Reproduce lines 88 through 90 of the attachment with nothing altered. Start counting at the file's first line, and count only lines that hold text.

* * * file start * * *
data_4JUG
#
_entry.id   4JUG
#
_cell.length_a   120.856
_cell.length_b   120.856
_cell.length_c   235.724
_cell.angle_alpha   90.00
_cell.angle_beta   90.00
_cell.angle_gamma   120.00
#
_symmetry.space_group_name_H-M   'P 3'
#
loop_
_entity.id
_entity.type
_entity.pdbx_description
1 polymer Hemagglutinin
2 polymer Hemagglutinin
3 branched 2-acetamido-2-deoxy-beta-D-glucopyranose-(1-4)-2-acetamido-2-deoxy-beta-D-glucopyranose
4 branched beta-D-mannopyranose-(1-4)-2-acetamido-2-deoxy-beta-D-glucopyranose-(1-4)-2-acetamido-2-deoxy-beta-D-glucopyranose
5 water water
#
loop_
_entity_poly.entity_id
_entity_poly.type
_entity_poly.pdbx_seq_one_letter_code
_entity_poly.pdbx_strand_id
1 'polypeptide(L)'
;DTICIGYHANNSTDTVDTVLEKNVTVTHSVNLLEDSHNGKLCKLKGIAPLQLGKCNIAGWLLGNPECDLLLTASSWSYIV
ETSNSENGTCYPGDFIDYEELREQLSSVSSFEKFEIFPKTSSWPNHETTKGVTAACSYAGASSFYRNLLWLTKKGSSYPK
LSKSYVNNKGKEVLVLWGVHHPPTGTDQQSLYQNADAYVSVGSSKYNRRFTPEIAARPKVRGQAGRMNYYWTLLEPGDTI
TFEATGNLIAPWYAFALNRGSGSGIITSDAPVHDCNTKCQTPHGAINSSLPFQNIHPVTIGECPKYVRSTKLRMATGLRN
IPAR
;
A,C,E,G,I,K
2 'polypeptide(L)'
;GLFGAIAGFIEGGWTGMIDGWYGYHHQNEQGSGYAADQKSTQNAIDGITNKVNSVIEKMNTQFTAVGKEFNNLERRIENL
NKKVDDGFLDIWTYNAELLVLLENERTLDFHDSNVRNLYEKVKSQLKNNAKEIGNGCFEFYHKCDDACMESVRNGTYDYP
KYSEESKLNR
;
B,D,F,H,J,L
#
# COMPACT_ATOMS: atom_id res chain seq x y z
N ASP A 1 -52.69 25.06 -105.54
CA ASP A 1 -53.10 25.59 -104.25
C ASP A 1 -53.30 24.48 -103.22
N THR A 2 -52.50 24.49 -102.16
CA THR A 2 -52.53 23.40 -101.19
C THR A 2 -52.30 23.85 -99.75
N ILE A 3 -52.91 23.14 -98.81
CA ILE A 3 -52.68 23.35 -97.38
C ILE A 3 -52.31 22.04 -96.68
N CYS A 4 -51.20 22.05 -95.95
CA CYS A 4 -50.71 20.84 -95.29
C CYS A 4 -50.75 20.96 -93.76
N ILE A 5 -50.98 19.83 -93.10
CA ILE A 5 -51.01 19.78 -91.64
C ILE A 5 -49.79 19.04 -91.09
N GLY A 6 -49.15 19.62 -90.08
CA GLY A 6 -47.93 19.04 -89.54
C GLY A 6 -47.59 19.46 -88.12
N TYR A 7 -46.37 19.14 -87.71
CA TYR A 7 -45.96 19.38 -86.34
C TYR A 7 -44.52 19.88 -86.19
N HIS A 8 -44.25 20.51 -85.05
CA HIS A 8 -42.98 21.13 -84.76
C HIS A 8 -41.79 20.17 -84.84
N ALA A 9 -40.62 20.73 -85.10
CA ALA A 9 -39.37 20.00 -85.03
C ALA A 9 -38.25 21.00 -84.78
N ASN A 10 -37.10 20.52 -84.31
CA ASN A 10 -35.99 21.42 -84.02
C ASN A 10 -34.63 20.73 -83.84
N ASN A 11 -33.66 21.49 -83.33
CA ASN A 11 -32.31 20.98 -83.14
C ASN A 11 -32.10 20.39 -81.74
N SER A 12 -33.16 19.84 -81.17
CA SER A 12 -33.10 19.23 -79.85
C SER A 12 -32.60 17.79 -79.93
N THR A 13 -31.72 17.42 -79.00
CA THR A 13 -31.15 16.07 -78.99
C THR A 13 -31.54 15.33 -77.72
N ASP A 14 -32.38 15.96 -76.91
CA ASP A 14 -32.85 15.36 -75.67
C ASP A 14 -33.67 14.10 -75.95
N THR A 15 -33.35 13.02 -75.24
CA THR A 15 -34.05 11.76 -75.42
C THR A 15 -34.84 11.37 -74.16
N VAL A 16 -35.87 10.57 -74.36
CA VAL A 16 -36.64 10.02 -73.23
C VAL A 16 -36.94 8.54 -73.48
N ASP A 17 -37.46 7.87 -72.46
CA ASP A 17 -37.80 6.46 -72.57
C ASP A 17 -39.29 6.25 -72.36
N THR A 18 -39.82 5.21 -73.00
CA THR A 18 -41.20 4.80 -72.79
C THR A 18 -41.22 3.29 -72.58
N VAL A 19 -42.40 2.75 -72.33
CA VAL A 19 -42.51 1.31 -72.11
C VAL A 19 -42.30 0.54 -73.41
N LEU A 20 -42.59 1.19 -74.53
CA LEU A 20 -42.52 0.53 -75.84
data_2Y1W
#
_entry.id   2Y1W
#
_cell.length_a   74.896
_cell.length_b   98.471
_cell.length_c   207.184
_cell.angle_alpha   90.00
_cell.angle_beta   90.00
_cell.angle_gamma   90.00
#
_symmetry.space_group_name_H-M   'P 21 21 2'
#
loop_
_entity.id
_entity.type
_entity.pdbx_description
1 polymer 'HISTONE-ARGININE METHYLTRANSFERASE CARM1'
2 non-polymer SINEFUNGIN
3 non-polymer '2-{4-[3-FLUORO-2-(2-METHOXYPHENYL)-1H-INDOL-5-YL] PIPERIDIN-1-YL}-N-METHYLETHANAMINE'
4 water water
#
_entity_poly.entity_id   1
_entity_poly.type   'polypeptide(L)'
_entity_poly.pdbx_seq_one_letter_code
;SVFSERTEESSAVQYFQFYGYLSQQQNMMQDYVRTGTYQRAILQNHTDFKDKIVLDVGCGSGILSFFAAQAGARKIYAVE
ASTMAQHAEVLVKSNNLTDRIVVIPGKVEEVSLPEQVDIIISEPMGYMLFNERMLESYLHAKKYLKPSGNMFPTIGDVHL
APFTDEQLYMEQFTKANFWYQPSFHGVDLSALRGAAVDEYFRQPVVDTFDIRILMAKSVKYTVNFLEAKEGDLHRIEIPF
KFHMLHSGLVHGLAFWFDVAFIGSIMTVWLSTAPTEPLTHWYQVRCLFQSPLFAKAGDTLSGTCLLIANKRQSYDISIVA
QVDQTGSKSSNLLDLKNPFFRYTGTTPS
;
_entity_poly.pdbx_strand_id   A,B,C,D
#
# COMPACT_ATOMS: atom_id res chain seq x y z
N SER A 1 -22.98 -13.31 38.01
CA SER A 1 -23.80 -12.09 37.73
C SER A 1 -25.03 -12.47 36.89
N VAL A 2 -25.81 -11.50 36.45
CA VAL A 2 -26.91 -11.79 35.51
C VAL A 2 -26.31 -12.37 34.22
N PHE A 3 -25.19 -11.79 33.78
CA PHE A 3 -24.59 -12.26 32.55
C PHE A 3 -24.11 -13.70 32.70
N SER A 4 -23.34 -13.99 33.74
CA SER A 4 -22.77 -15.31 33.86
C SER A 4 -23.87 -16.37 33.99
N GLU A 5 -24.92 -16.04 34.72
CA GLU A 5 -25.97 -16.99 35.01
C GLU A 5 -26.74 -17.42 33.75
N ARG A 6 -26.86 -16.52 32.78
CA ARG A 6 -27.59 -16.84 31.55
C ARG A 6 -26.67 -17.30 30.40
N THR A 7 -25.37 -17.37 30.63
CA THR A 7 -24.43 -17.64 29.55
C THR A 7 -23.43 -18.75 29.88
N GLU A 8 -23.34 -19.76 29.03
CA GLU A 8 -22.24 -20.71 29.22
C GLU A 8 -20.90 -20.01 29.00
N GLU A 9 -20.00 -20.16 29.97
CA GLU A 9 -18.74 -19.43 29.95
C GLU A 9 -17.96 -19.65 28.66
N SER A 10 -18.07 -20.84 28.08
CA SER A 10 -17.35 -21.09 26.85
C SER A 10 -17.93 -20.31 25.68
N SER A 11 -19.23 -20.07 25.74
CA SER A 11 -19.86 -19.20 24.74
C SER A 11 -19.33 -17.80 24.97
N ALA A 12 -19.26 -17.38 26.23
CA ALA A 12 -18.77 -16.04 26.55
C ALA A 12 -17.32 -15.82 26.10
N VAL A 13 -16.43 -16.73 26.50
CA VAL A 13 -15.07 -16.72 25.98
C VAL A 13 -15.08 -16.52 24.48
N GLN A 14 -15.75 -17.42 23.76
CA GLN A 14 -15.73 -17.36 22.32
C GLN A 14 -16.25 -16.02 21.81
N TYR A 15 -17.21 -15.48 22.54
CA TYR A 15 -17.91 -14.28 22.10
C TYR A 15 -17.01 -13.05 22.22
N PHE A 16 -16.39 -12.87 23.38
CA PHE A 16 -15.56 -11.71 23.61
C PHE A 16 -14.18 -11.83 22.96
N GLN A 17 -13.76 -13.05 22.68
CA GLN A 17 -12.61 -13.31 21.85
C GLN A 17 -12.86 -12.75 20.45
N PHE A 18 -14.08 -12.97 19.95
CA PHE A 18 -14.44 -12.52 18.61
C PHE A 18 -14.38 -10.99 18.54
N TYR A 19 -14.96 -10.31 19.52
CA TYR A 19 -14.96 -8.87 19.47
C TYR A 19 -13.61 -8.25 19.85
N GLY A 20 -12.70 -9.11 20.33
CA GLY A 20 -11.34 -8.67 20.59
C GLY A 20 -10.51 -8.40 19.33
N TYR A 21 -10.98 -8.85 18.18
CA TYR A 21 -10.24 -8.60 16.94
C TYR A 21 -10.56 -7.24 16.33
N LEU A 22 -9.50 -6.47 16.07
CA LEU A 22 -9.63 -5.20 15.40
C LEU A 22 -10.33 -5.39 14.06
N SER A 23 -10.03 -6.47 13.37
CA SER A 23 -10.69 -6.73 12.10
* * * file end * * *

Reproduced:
CA THR A 15 -34.05 11.76 -75.42
C THR A 15 -34.84 11.37 -74.16
N VAL A 16 -35.87 10.57 -74.36